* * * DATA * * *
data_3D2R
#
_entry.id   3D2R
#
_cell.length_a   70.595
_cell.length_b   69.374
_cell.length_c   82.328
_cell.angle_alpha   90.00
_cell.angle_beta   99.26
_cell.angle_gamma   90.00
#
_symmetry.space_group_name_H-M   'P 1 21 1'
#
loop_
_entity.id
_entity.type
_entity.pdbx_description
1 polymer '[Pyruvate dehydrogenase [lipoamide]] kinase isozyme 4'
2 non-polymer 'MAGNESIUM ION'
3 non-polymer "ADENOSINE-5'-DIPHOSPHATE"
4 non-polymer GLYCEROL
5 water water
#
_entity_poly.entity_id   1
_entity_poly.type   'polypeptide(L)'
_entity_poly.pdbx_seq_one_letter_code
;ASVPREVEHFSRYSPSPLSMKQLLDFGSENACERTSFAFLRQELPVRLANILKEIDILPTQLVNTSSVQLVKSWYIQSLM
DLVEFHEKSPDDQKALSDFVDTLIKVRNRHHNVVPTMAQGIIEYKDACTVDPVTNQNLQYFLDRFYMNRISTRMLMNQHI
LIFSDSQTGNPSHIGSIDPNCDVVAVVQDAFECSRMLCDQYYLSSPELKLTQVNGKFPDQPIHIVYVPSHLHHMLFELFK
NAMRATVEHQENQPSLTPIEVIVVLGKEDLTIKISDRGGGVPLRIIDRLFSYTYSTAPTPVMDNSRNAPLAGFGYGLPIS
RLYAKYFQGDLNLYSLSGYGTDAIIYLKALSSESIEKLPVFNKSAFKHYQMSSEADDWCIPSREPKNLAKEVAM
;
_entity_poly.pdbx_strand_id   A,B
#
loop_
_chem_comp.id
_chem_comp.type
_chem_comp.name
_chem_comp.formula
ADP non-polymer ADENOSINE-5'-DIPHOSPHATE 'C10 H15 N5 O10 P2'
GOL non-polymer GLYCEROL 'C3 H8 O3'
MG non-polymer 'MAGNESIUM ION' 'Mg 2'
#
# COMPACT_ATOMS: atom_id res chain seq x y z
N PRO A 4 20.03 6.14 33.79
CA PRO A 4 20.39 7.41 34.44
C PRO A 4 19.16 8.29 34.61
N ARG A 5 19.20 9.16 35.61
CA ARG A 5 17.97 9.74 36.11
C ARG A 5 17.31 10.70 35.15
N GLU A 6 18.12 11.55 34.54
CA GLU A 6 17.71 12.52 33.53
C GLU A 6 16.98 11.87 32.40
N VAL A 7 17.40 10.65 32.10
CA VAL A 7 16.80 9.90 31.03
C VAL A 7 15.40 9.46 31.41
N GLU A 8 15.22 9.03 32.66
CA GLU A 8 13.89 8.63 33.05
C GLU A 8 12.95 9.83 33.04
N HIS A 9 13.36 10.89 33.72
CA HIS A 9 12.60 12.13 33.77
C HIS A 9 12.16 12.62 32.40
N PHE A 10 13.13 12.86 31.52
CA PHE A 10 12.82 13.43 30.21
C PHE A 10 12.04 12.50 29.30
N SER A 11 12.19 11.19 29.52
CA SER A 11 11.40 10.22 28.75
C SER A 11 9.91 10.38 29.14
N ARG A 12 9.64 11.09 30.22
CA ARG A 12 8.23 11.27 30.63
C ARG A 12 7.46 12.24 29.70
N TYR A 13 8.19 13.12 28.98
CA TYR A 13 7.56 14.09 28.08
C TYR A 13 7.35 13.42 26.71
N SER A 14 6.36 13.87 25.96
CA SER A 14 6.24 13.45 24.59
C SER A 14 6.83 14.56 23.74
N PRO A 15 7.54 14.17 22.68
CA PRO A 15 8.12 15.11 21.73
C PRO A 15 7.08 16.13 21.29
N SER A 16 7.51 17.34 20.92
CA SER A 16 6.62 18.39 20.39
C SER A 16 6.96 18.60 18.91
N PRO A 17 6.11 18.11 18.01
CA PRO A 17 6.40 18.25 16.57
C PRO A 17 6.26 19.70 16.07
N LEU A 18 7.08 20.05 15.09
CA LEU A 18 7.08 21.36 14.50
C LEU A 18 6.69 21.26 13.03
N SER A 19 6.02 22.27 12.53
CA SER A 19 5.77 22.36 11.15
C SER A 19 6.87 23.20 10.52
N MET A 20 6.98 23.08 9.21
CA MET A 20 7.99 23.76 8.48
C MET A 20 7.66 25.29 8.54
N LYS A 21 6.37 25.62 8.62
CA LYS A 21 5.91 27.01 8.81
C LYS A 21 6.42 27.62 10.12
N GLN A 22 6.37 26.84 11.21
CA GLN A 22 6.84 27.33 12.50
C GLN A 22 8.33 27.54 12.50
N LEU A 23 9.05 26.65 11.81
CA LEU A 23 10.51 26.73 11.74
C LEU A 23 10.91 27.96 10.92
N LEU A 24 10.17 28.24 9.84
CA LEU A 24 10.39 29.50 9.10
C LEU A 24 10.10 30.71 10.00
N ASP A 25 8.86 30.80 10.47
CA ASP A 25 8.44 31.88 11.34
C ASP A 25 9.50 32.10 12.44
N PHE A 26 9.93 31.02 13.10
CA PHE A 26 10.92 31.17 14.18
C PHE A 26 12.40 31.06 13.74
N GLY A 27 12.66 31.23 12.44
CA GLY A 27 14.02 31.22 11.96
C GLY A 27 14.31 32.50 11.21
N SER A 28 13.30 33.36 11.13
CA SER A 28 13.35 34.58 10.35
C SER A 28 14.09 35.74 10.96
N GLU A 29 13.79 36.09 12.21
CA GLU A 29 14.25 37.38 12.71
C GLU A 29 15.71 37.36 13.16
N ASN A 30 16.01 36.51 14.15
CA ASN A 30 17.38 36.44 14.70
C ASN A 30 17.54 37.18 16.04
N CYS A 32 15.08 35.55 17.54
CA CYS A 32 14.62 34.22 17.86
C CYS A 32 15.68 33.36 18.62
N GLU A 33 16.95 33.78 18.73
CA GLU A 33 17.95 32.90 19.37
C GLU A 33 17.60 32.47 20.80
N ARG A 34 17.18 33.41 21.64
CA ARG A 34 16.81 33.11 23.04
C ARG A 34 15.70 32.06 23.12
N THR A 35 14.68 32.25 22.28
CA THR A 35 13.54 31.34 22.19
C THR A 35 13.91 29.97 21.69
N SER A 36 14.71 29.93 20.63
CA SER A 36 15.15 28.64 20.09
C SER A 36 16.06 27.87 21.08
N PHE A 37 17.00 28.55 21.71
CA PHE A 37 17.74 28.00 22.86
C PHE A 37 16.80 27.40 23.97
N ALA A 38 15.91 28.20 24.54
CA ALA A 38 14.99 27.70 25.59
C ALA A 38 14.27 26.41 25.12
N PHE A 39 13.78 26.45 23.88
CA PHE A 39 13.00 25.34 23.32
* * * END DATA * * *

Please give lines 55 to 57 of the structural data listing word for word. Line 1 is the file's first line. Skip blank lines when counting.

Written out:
CA VAL A 7 16.80 9.90 31.03
C VAL A 7 15.40 9.46 31.41
N GLU A 8 15.22 9.03 32.66